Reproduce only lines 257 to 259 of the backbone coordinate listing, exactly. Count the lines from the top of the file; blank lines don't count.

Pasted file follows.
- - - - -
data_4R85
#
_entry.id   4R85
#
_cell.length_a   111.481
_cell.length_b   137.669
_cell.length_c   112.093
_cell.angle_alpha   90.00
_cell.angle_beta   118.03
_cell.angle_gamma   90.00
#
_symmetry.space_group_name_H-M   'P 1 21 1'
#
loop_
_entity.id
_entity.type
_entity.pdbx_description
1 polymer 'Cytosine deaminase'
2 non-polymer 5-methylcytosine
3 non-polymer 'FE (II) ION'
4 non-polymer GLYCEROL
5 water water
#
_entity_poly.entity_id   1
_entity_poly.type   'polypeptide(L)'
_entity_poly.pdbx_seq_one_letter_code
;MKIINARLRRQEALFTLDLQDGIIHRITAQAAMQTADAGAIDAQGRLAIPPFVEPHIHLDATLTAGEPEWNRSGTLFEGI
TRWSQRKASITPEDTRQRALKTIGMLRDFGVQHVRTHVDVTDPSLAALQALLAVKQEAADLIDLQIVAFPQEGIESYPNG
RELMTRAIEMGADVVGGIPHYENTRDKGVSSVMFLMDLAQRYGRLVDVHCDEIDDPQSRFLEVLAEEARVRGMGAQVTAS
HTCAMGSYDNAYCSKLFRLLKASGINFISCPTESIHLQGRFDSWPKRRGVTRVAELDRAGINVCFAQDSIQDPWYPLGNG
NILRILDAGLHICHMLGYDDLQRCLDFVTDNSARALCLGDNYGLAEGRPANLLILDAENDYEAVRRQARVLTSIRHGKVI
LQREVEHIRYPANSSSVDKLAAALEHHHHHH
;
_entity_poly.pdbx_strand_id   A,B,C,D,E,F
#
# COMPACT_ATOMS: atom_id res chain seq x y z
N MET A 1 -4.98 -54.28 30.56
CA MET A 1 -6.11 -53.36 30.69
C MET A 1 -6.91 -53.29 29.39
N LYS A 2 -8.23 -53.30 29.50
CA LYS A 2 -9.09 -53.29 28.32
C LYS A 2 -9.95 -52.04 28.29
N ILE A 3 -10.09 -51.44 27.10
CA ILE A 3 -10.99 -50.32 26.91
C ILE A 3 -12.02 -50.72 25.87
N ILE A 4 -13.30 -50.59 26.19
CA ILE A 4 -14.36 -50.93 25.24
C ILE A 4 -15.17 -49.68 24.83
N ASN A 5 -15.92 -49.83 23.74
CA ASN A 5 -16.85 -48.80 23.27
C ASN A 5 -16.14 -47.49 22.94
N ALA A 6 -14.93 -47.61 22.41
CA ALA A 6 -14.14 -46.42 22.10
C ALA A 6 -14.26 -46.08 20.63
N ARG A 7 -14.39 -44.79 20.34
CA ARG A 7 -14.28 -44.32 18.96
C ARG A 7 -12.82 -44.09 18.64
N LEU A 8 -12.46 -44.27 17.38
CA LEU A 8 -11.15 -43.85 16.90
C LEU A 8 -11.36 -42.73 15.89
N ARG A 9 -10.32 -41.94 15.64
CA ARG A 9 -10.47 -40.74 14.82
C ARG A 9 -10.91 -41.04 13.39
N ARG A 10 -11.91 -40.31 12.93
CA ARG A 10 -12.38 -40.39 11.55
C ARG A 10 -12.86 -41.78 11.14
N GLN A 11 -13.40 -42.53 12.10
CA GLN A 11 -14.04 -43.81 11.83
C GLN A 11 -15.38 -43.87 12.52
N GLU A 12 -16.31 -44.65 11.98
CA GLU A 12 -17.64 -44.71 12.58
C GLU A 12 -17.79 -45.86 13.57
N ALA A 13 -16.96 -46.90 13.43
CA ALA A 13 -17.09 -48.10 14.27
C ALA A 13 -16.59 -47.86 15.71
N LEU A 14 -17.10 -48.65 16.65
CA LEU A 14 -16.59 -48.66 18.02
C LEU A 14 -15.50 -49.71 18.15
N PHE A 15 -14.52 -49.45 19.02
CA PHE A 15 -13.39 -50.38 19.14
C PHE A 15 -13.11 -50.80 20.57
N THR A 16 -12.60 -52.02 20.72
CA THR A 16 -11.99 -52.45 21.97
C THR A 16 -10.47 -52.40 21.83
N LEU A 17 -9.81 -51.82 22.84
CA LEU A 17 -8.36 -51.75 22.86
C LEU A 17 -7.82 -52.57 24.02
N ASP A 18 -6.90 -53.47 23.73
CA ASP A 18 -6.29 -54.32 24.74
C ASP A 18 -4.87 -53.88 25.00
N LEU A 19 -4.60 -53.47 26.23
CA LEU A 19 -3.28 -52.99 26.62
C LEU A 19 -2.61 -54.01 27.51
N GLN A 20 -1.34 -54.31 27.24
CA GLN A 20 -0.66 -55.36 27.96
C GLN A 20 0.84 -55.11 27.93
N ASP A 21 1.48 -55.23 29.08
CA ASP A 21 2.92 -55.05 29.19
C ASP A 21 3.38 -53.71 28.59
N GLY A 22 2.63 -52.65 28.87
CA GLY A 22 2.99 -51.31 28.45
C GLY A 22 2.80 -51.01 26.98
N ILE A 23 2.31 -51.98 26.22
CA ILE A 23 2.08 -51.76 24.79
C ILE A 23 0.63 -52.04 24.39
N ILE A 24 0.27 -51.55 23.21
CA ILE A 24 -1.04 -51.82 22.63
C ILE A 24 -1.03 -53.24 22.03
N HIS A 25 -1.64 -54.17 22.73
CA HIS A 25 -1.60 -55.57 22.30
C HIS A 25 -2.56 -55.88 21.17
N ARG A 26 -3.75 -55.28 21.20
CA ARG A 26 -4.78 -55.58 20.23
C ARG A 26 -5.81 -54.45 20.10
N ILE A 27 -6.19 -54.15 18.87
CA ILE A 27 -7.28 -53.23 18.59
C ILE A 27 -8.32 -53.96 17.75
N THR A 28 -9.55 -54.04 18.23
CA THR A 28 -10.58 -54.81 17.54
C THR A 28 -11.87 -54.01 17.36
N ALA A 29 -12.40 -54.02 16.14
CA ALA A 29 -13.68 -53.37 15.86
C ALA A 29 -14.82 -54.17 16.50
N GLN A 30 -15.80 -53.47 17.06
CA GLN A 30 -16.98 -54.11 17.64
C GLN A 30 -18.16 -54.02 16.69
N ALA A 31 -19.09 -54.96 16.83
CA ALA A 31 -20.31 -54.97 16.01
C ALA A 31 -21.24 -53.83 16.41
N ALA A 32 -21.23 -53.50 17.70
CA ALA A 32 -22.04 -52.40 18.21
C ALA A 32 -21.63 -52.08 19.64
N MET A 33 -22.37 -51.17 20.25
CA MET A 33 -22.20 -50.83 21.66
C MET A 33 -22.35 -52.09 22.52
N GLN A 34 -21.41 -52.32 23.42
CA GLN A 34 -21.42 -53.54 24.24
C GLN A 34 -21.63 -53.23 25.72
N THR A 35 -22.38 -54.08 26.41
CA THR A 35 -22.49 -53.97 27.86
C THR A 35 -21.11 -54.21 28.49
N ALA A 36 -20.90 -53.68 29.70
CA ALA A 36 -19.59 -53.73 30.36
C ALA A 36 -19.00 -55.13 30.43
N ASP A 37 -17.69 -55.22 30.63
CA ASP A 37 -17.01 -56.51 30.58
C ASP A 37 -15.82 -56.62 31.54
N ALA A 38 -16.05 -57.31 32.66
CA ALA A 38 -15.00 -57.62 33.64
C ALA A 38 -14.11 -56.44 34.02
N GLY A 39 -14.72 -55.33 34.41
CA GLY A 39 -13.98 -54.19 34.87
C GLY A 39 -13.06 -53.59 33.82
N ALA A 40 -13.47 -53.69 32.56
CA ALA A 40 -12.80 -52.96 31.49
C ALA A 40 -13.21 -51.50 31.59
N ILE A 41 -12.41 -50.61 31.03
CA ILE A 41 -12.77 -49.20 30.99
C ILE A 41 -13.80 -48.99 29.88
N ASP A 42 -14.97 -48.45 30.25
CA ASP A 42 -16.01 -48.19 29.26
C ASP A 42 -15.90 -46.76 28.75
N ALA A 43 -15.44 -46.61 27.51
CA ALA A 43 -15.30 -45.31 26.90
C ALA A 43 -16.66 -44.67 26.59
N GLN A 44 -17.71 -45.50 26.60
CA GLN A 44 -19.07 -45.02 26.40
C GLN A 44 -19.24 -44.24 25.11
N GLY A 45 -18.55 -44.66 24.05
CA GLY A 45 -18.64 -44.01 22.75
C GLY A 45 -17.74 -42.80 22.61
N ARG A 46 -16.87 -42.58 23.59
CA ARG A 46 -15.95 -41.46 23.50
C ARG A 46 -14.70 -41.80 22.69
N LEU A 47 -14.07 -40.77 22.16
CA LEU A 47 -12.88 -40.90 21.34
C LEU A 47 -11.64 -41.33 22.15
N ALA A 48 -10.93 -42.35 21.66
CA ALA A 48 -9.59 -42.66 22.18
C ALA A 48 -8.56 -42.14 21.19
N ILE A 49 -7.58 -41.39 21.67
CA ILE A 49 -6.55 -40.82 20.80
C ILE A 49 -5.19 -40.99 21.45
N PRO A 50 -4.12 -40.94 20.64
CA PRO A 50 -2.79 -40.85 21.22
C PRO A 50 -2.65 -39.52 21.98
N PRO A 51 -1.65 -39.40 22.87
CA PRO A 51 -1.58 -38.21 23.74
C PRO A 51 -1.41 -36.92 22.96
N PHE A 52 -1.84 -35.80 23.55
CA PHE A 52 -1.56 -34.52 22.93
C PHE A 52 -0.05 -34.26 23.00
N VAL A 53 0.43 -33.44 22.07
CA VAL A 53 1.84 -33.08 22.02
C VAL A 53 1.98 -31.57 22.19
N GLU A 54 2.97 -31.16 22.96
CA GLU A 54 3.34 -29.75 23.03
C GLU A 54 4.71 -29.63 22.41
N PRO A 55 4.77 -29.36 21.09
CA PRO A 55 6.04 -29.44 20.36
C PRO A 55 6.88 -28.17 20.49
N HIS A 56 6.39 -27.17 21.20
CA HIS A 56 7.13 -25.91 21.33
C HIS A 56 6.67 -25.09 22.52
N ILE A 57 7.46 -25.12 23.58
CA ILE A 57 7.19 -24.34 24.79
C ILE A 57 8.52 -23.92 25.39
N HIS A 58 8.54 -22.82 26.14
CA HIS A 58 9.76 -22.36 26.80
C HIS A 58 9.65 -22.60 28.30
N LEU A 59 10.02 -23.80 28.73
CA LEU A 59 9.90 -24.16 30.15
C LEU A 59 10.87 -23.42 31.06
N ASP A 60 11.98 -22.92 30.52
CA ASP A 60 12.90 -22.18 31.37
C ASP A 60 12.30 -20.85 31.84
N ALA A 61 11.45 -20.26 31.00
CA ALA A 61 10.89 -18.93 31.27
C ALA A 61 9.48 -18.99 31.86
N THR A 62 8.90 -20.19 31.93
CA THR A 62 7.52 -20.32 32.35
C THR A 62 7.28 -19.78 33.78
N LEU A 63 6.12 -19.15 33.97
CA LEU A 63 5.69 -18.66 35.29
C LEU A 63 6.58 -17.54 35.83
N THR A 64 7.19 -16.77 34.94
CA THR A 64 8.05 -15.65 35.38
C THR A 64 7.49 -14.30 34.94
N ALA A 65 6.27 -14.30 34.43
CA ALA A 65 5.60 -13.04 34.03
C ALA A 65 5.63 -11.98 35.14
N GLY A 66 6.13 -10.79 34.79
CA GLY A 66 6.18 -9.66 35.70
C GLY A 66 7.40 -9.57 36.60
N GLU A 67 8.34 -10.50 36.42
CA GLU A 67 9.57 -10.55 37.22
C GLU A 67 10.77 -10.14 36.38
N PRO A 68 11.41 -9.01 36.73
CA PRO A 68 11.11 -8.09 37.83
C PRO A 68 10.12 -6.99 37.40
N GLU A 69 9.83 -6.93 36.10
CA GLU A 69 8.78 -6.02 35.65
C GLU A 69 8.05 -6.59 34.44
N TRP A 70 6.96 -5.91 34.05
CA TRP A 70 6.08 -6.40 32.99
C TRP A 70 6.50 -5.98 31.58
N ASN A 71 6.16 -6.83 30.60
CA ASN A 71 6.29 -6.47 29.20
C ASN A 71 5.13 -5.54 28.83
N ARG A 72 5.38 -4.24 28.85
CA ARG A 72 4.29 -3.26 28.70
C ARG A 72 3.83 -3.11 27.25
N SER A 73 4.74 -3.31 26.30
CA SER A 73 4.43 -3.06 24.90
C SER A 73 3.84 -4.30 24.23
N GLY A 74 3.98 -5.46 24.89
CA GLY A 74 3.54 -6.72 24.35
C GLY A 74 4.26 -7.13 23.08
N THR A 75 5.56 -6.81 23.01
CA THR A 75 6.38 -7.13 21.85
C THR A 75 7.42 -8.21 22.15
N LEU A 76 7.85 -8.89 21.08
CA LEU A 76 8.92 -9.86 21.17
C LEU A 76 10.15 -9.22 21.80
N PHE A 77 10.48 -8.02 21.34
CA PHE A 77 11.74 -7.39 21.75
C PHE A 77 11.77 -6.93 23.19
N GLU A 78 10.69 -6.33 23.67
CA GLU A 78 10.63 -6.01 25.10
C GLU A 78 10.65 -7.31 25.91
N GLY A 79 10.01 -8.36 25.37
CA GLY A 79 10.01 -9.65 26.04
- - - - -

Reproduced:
CA GLY A 74 3.54 -6.72 24.35
C GLY A 74 4.26 -7.13 23.08
N THR A 75 5.56 -6.81 23.01